Source: Microsoft


How Can You Use Python in Excel?


At the time of writing this article, the Python-Excel feature is only available via the Microsoft 365 Insider Program. You need to sign up and choose the Beta Channel Insider level to access this feature, since it hasn’t been rolled out to the public yet.

Once you join the 365 Insider program, you will find a Python section in the Formulas tab. You just need to click on “Insert Python.” You can click on it to start writing your own Python code. 

Alternatively, you can just type =PY into any cell to get started.


Python in Excel: This Will Change Data Science Forever
Source: Anaconda


A Python-Excel Integration Will Democratize Data Science


With the release of ChatGPT, along with plugins such as the Code Interpreter and Notable, many tasks that once required strong technical expertise have become easier to perform.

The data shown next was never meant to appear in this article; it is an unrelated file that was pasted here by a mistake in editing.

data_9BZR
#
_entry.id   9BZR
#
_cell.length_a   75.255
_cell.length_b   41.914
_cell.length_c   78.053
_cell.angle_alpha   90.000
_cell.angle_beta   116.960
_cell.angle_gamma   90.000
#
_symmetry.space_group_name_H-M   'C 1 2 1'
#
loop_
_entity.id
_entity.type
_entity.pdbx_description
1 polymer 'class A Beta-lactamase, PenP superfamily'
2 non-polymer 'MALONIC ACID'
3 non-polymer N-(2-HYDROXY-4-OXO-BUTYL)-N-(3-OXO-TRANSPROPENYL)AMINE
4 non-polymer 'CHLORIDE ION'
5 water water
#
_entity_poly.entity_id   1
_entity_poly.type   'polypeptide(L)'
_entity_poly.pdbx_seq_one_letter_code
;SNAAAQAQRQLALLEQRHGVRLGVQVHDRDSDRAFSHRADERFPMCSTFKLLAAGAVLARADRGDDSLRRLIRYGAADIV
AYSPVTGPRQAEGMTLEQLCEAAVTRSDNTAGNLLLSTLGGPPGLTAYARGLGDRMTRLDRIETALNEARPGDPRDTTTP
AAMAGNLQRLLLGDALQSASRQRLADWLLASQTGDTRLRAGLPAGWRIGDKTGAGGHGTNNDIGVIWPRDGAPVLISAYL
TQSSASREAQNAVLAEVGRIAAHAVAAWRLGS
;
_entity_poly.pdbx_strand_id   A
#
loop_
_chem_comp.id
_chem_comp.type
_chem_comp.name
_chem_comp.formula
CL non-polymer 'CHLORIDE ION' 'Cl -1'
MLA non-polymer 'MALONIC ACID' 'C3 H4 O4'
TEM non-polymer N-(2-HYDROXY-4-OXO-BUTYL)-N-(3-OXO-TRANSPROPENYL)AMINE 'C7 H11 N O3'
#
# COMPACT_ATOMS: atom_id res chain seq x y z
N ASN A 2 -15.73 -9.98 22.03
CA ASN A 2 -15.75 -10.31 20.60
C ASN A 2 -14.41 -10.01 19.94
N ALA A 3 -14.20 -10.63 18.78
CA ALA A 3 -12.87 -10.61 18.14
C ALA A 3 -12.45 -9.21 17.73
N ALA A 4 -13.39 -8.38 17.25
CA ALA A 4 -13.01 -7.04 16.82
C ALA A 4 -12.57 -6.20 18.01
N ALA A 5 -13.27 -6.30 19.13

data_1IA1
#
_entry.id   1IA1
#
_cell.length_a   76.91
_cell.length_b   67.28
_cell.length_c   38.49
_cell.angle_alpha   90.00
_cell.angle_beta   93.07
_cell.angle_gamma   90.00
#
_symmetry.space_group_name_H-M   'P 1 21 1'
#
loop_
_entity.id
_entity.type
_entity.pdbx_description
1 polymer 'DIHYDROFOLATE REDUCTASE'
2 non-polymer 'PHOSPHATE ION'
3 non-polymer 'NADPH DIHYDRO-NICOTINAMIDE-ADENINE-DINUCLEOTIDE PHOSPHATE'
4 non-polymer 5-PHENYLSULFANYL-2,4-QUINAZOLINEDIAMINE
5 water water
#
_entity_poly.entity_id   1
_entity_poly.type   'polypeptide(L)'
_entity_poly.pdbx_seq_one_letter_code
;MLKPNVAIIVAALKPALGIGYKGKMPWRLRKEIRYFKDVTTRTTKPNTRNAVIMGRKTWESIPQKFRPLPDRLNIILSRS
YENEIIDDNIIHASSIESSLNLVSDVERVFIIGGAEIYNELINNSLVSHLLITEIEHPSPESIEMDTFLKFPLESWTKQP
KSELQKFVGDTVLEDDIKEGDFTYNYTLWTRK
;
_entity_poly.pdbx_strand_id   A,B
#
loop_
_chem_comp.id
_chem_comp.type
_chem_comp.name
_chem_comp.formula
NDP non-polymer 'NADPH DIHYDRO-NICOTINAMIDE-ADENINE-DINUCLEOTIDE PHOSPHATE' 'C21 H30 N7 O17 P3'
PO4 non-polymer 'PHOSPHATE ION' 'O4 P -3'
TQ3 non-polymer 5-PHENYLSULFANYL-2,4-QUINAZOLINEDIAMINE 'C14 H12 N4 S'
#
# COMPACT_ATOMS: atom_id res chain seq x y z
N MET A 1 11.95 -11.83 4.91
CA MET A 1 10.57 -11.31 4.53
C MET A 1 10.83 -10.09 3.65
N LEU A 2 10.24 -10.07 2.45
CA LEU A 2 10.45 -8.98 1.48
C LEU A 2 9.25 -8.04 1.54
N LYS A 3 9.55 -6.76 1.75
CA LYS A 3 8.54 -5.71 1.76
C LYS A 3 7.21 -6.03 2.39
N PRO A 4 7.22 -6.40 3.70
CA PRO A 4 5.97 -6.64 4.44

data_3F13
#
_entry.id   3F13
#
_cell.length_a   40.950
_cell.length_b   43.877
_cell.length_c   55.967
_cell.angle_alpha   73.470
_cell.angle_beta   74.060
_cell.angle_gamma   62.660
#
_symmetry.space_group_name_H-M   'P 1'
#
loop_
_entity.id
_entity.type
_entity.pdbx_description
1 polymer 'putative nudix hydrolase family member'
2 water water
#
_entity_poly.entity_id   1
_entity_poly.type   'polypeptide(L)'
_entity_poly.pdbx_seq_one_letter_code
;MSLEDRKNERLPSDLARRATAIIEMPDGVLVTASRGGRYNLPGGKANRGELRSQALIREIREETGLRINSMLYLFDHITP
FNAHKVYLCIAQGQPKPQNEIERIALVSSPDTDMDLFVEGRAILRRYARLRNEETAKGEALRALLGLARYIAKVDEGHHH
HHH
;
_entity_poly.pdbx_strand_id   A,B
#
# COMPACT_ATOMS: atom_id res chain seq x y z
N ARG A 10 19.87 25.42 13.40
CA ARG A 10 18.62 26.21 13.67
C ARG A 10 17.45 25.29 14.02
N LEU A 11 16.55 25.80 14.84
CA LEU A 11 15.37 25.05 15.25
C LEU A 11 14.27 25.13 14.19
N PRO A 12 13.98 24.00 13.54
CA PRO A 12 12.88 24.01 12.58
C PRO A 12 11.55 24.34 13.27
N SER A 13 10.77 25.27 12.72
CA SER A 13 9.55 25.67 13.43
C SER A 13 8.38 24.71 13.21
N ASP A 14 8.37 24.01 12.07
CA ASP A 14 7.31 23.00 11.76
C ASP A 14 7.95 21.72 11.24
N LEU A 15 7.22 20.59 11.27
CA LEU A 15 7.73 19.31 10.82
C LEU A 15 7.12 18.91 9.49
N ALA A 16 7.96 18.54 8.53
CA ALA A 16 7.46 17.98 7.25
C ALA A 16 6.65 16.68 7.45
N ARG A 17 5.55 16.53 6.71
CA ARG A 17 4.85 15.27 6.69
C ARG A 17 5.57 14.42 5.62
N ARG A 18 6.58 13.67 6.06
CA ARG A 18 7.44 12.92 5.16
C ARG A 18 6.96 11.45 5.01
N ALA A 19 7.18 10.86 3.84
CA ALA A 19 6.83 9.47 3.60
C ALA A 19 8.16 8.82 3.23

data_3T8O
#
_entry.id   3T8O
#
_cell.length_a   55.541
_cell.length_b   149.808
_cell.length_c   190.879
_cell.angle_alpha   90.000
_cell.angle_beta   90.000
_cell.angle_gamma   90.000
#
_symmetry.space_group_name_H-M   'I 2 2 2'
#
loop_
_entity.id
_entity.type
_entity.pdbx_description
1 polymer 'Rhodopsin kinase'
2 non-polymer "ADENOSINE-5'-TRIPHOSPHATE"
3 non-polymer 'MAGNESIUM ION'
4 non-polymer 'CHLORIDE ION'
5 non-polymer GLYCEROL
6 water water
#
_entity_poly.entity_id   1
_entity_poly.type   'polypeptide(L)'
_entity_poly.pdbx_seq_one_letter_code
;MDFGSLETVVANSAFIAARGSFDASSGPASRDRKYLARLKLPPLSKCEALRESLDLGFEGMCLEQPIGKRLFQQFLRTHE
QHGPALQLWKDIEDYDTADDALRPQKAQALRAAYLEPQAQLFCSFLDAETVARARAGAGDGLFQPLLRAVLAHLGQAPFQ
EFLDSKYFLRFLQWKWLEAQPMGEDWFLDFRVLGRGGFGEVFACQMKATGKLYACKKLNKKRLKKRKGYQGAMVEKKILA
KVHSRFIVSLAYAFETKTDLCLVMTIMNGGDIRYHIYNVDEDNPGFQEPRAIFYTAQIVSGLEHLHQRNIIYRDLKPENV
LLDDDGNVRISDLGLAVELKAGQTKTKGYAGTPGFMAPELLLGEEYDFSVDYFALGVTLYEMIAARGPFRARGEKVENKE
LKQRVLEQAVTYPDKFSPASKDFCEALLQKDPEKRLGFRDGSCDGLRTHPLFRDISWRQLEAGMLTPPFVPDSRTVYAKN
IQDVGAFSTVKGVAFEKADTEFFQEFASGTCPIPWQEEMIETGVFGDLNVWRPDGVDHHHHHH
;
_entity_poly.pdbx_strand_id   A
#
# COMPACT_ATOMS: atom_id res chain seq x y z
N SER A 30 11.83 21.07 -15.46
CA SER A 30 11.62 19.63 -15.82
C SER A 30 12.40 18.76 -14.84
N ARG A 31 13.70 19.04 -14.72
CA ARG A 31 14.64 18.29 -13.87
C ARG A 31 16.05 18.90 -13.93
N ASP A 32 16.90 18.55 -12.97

This is especially true for data scientists and analysts - you can now upload CSV files to ChatGPT, and it will clean, analyze, and build models on your datasets.

In my opinion, the Python-Excel integration brings us one step closer to the democratization of data science and analytics.

In fields like marketing and finance, industry experts who work solely in Excel will now be able to execute Python code to analyze their data without even having to download a programming IDE.

The ability to work with data in an interface they are familiar with, coupled with ChatGPT’s proficiency in writing code, will allow non-programmers to perform data science workflows and solve problems with Python code.

If you are an Excel user who doesn’t know how to code, this is a great opportunity for you to learn Python programming within an interface that you are already comfortable with.
Natassha Selvaraj is a self-taught data scientist with a passion for writing. You can connect with her on LinkedIn.